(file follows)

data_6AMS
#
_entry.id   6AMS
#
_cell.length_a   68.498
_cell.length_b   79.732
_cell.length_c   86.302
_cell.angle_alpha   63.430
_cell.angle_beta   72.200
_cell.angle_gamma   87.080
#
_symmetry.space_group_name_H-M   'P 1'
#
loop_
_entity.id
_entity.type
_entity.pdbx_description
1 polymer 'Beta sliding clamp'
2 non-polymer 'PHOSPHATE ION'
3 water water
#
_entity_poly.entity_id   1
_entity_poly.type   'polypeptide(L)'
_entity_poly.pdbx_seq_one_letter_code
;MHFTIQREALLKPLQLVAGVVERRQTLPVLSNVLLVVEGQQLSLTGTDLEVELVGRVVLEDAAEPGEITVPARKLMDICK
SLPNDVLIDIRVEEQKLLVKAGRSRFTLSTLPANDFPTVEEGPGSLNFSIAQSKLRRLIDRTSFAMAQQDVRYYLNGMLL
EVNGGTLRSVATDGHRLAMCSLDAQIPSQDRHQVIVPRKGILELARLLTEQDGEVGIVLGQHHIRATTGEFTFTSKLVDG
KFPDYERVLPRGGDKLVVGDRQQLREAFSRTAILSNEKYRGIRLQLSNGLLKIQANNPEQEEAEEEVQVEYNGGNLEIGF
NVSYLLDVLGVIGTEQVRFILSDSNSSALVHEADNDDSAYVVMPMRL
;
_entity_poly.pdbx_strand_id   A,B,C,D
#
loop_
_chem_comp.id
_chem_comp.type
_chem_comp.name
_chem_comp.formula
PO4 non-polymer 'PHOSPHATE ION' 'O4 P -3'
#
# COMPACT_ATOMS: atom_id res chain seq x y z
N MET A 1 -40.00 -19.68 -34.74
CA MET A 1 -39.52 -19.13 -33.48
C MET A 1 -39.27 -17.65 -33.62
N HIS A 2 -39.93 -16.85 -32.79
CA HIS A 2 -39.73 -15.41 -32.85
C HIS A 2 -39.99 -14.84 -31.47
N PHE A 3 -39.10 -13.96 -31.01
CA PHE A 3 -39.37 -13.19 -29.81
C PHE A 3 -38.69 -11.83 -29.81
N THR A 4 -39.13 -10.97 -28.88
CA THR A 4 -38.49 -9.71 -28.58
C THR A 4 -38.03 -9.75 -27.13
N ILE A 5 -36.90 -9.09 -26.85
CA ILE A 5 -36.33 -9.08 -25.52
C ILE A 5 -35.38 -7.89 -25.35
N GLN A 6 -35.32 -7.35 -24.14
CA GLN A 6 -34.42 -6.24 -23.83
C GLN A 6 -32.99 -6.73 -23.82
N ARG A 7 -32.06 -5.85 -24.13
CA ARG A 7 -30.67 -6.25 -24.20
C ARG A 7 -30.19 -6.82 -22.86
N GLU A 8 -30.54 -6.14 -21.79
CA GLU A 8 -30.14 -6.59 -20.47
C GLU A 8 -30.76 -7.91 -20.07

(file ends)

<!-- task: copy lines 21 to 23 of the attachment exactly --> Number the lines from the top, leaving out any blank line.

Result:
#
_entity_poly.entity_id   1
_entity_poly.type   'polypeptide(L)'